Anim Groups are a collection of slots, and for each group you can only play a single montage. If you want to play another montage at the same time, you can create a new group for it. Anim Groups and slots are centralized within the Anim Slot Manager tab, which you can open by clicking the Magnifying Glass icon, and you can use the dropdown menu to choose between valid slots. When creating a new montage, slot nodes start out with a single Default Slot so that they are immediately functional.


The Sections area is where you can establish relationships between the sections you define in the montage area.


  1. Create Default / Clear - Click the Create Default button to create the default associations between all sections, stringing them together one after another. Click the Clear button to wipe out all associations.

  2. Section Buttons - In this area, you will see all of the sections you define in the montage area that you can assign for Section Association.

  3. Section Association Tracks - In this area, you can visualize the relationships between animation Sections by clicking Preview All Sections, or see individual tracks by clicking Preview for that track.


Sections can be set up to loop indefinitely, which is extremely useful for any action that you need to repeat. By associating the same section more than once in a Section Association Track, you cause that association to run in a loop. The section will turn blue to show this. As an example, consider the animation in which a character is reloading a shotgun, one shell at a time. You could take just the section in which the character inserts a shell, and loop it. Then, by using Notifies, you could create Notify Events in the Blueprint that increment the ammo count each time the animation plays through. Once that count reaches a set number (full ammo), you could then switch to an animation of the character closing the receiver and returning to idle.

Element Timing

The Element Timing track takes information from the Montage and Notifies areas to help with the timing of different sections.


Each node in the track is given a number indicating the trigger order of that object within the montage, and is color coded as follows:

  • Red - This denotes Notifies, Notify States and Notify State ending markers.

  • Light Blue - This denotes Branching Points.

  • Green - This denotes a montage section.

Clicking the dropdown button on the Element Timing track presents you with options for showing/hiding additional information.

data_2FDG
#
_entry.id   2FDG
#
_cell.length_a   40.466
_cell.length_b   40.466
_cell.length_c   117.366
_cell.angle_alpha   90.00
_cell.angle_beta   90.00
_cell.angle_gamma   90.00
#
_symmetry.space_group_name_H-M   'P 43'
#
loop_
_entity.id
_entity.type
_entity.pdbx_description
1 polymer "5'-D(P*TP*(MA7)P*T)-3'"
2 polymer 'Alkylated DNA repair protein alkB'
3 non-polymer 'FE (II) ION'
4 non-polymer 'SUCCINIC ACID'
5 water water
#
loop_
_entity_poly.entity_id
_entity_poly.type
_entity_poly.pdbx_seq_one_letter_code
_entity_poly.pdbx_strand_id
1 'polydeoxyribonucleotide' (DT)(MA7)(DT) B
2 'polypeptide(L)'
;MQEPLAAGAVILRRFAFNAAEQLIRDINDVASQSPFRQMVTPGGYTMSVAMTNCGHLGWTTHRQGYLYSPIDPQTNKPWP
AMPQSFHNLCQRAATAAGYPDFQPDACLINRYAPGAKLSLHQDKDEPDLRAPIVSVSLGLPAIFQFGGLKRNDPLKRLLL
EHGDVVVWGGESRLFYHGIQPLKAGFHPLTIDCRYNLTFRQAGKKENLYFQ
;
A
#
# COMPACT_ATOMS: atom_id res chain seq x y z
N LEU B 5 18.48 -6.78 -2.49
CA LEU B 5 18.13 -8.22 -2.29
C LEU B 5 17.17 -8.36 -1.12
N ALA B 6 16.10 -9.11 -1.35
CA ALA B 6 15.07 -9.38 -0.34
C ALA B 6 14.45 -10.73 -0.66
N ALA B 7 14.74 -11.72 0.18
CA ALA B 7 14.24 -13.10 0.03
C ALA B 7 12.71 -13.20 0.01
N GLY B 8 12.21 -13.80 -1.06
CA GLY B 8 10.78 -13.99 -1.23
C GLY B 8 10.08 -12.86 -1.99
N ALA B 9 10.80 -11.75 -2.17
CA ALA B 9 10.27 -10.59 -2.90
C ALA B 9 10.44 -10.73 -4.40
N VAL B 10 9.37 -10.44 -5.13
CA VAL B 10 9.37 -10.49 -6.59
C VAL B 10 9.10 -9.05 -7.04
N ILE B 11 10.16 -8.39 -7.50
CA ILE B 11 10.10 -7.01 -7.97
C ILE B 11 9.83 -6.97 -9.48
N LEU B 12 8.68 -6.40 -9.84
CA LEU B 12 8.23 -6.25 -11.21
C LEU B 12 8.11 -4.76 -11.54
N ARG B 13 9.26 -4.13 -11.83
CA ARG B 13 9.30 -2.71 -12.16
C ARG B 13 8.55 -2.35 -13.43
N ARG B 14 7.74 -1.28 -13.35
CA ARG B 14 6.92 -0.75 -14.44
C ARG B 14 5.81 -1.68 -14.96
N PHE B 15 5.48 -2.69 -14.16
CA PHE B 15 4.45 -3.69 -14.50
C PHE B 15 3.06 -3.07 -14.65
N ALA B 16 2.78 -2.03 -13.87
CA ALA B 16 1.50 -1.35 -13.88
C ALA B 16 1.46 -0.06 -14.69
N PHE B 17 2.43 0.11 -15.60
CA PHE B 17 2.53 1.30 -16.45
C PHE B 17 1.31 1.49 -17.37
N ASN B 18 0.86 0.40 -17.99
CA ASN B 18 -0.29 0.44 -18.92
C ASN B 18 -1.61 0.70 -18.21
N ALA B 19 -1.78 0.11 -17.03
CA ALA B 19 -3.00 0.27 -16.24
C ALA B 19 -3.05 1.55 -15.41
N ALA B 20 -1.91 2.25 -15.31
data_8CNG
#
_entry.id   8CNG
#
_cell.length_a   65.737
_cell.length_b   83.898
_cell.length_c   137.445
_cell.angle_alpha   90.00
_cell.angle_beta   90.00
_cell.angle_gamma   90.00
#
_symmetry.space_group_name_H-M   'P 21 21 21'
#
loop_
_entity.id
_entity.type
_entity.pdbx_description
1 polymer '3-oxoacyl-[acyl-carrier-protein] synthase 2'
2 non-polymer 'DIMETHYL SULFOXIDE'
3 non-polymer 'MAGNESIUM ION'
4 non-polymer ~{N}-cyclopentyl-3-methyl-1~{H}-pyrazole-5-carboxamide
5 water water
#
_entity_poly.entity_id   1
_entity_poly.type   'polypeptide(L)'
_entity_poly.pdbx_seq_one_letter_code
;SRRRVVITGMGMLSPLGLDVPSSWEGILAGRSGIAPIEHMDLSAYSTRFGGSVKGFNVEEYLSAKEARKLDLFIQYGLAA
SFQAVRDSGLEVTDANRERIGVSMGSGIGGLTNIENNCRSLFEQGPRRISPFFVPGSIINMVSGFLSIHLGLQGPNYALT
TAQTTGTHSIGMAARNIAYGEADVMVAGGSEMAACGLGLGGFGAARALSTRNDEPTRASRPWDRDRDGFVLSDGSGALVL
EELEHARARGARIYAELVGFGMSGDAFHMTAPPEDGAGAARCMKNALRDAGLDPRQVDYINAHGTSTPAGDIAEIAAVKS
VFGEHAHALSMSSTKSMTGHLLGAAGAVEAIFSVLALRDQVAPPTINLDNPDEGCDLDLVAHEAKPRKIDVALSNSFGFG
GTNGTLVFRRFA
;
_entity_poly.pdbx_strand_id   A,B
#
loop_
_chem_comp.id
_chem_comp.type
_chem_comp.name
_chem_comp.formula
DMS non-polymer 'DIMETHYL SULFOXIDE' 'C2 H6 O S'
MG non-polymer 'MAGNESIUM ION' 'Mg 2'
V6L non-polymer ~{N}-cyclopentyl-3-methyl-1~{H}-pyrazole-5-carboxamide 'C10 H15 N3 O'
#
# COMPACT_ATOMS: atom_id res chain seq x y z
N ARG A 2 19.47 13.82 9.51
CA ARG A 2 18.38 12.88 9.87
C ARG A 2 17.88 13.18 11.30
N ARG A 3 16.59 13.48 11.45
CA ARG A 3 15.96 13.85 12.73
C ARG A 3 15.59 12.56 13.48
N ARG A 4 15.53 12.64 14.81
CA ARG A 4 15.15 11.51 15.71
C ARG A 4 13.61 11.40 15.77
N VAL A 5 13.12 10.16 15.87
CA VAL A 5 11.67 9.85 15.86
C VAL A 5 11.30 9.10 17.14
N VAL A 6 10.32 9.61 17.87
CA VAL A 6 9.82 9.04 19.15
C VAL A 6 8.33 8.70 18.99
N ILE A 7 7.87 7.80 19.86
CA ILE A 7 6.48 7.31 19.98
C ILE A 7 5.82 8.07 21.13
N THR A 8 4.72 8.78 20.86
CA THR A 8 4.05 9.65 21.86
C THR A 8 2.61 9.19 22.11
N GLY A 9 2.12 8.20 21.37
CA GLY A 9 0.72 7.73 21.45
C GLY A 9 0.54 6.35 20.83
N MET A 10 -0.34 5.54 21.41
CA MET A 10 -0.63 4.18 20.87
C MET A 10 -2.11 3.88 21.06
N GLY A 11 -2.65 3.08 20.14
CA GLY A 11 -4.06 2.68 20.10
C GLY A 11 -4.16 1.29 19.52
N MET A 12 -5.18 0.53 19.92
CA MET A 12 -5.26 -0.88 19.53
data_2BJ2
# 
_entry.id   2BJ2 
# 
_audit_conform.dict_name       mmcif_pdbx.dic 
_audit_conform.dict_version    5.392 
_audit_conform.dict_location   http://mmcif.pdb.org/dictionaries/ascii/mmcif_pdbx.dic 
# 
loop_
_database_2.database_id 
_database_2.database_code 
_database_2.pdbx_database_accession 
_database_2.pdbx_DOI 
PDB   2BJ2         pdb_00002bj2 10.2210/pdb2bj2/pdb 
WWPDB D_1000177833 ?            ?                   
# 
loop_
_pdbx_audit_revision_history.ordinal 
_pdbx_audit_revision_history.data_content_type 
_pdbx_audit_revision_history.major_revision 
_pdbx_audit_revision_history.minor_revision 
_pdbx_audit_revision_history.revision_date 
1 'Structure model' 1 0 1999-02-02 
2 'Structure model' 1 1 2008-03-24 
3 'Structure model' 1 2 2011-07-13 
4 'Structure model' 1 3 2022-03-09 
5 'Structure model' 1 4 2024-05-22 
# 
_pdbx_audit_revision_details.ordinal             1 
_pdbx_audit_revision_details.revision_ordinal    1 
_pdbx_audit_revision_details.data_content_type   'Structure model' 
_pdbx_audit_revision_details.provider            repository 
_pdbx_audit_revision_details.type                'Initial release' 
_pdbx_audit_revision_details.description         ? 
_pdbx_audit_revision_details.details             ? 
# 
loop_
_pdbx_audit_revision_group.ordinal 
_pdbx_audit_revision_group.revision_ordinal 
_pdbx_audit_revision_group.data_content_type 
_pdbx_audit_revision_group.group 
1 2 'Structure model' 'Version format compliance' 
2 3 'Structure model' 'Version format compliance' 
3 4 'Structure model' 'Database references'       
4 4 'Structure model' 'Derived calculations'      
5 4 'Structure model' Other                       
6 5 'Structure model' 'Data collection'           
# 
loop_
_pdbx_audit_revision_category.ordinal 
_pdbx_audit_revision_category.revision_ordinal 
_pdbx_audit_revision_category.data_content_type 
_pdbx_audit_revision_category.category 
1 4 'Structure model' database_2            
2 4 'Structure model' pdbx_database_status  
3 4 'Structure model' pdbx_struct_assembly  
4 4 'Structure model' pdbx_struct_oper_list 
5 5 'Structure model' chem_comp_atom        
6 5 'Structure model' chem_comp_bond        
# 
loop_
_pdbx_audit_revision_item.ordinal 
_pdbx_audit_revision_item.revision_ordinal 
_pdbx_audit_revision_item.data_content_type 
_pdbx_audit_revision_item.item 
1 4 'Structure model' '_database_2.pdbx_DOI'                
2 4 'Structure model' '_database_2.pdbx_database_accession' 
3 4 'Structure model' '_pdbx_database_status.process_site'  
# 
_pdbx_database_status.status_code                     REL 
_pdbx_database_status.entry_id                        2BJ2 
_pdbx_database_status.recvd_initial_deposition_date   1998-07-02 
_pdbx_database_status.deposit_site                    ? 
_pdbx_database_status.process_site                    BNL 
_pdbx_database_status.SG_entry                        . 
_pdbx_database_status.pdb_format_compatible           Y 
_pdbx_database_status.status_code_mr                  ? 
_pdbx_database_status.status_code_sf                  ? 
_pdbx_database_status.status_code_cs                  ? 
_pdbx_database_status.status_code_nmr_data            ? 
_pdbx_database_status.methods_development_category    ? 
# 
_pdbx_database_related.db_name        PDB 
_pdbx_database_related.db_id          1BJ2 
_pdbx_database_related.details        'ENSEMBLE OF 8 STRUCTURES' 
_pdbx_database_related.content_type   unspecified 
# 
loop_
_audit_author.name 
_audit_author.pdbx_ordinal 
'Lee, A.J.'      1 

Animation Notifies (or Notifies for short) are a way to set up events to occur at specific points in the animation. For example, in the image above, we have placed Notifies to play sounds in our reload montage for grabbing a clip each time the reload animation plays. We also call a custom event called SpawnClip that we can use to spawn a mesh in the world representing an ammo clip. Finally, we use a branch event during the looping portion to determine if we should exit the loop and move on to the End section of our animation where the character returns to an idle.



Animation Curves provide a way to change the value of a Material parameter or a Morph Target while an animation is playing back. Their workflow requires that you designate the asset you want to modify (either a Material or a Morph Target), name the curve accordingly, and then adjust keyframe values across the duration of an animation.

Playing Montages

Montage assets can be played in a few different ways based on your needs. If you want a skeletal mesh to play the montage automatically, you can assign it as the Anim to Play for the skeletal mesh. If, however, you only want your montage to play when specific criteria are met, you may want to create Blueprint script that calls for the montage or sections within the montage to play using the Play Montage node. You can also tell Montages to play through C++ code based on your defined criteria.

See the Using Animation Montages page for more information.

Child Montages

Child Montages provide a convenient way to create animation variants without affecting gameplay, and without needing to recreate and maintain Notifies (or other details) across multiple assets. An example use case for this might be varying the auto-attack animations on units in a real-time strategy (RTS) game, or changing a character's idle animation in a role-playing game (RPG), or an action game, based on what kind of weapons or armor they are holding or wearing. A child animation montage can be created from an existing animation montage using the Create Child Montage context-menu option when right-clicking on an animation montage in the Content Browser.


The new montage will have the same name as the original, but with "_Child" added to the end.


When opening a child montage, all elements within the montage will be grayed out and text will appear at the top indicating that it is a child.


The Anim Segment in the Slot Track can be right-clicked and overridden with a new animation.


In the Slot Track it is possible to substitute any animation for any other, even if they are of different lengths. The engine will automatically adjust the play rate, start time, and end time, of the replacement animation so that it uses the equivalent portion and runs at the same time as the original. Animations that have not been changed from the parent will be shown in green and animations that have been overridden will be shown in yellow.


Above we have replaced our attack animation with a different attack animation.

Child montages cannot be used as parents for other child montages.